War and rate hikes undermine growth prospects for global investment banking business


Global investment banking revenue is set to hit a hard landing as firms put plans on mergers and acquisitions and IPOs on hold amid fears of war in Ukraine and hawkish central bank policies.

Tighter financial conditions and widespread uncertainty regarding the ongoing conflict in Ukraine have created a real storm that is slowing client activity. The trend is poised to impact investment banking underwriting and advisory revenue in the first half of 2022 and possibly beyond. Year-to-date, deal volumes in the M&A, debt and equity markets have fallen to five-year lows, according to data from S&P Global Market Intelligence.

“So far, it seems the industry has had the worst of it all,” Eric Li, research director at the financial services analytics firm Coalition Greenwich, said in an interview, noting that revenues across all areas of business, including debt capital markets, equity capital markets and advisory services, were down. “There are no silver linings for any of the areas,” Li said.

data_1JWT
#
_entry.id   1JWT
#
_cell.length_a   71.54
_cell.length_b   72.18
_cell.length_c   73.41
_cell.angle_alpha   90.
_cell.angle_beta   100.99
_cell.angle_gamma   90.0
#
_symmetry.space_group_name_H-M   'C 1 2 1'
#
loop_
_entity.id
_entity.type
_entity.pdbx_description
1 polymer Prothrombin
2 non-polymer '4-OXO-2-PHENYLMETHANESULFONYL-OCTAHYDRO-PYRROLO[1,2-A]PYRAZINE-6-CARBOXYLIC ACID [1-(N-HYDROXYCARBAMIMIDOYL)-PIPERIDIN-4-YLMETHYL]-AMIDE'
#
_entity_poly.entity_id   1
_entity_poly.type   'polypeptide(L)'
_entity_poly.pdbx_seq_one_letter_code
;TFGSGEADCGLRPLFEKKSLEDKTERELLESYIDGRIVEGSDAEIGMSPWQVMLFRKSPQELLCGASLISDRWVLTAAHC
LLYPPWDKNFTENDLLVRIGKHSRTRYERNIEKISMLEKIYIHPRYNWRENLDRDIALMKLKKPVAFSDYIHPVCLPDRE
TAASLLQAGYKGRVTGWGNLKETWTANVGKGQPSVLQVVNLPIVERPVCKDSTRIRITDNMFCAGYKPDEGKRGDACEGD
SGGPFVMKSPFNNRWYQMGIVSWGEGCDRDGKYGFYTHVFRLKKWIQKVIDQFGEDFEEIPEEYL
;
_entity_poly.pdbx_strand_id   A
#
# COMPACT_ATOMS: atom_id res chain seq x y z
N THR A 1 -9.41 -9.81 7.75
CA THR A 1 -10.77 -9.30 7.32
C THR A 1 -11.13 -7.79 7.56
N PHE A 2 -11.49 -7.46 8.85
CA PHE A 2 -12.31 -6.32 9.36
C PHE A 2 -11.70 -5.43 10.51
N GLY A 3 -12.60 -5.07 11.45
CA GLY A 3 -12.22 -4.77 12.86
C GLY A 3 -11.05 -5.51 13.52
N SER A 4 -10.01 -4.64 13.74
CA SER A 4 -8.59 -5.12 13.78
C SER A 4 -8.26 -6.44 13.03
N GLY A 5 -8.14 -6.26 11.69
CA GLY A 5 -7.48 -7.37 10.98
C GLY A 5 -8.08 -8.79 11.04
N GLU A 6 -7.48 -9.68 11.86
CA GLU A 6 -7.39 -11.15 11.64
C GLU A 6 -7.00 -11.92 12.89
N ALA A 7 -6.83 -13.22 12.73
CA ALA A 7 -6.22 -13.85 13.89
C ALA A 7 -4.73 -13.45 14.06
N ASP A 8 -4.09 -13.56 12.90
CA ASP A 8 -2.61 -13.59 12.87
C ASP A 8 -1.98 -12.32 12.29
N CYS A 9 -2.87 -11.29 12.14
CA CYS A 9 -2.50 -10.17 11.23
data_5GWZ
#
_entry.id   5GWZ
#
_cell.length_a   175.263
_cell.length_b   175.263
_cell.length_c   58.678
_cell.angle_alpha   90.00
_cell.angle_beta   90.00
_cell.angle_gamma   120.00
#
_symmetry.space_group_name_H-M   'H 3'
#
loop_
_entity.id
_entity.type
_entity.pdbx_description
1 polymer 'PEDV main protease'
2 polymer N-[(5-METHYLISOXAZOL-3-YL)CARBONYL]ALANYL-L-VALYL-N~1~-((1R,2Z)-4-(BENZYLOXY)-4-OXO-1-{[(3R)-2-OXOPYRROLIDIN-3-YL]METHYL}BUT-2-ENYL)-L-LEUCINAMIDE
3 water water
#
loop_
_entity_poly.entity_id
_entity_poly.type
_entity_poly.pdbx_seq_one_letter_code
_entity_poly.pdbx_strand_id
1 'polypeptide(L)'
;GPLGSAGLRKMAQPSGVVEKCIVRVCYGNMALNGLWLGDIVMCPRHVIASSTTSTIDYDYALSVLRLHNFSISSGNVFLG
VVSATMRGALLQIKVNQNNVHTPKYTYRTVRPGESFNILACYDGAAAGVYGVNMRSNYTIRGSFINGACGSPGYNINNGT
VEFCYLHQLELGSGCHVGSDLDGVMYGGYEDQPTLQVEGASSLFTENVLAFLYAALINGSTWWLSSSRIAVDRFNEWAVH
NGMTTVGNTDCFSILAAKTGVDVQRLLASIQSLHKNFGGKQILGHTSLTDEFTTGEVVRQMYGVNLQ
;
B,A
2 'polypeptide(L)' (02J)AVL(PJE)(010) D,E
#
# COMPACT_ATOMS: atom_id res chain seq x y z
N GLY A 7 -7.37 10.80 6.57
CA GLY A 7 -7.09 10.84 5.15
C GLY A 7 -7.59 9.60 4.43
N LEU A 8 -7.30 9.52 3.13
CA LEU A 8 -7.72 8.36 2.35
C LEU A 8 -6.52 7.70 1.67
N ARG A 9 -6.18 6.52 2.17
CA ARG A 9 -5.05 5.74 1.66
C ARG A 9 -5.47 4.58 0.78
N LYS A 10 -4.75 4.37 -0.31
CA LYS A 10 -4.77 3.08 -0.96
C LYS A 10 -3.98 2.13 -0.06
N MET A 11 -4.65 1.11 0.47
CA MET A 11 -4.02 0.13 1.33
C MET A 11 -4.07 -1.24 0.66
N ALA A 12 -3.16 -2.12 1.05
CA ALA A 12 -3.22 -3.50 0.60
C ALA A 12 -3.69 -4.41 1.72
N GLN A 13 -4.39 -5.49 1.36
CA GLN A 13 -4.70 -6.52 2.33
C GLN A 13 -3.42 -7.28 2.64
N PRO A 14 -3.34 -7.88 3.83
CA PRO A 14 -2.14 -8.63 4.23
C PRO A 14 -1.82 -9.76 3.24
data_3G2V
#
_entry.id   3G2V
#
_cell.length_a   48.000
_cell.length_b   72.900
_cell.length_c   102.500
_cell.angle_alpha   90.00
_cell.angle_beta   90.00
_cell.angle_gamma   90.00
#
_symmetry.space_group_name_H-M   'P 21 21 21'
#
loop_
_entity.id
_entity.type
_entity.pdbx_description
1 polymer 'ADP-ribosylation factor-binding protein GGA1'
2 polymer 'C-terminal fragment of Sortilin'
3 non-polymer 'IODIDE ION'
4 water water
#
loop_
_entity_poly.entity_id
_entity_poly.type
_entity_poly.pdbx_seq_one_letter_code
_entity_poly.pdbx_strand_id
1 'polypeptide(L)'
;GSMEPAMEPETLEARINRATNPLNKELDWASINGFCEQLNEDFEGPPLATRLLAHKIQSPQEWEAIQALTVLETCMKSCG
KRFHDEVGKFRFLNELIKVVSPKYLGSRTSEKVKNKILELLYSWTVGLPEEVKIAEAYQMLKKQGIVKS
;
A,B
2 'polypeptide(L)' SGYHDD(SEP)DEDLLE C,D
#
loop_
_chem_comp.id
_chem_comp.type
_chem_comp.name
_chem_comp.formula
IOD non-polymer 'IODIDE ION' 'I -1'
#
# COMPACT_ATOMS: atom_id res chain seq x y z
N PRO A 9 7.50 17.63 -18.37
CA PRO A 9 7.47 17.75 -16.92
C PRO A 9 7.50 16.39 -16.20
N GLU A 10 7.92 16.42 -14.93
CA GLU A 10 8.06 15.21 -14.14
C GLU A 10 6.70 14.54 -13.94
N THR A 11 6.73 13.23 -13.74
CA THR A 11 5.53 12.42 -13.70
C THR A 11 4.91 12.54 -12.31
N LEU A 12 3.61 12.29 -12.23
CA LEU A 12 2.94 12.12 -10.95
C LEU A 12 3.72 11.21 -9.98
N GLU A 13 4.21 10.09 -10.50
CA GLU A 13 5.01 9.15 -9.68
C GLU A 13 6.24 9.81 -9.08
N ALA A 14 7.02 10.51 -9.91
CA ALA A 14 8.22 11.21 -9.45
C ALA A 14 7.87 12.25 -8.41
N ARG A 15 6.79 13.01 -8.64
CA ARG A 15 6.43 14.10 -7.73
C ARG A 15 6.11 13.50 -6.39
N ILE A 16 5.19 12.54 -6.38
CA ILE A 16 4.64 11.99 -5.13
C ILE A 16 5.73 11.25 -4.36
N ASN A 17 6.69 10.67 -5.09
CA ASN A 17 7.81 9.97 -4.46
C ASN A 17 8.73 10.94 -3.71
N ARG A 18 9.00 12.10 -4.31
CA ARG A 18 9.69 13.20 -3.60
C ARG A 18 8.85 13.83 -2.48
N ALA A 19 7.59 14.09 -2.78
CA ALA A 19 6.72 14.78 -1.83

War worsens prospects

Global investment banking revenue hit a two-decade high of $127.5 billion in 2020 and climbed further to $159.4 billion in 2021. Results for the two years were the strongest never recorded since 2000, according to financial markets data provider Refinitiv. At the start of this year, revenue fell by more than a third, according to Dealogic data.

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With central bank rate hikes on the horizon, a normalization of incomes following the pandemic-fueled boom of the past two years is not surprising, Li said. Still, the war in Ukraine could significantly weaken revenues in 2022, especially if the conflict drags on, he said.

Before the start of the war in Ukraine, the Greenwich Coalition estimated that global banking revenues would fall 10% to 25% year-over-year in 2022, citing the negative impact of rate hikes on economic growth. Li said it was “highly possible” that global banking revenues would now fall by up to 50% under the worst-case scenario as the war drags on.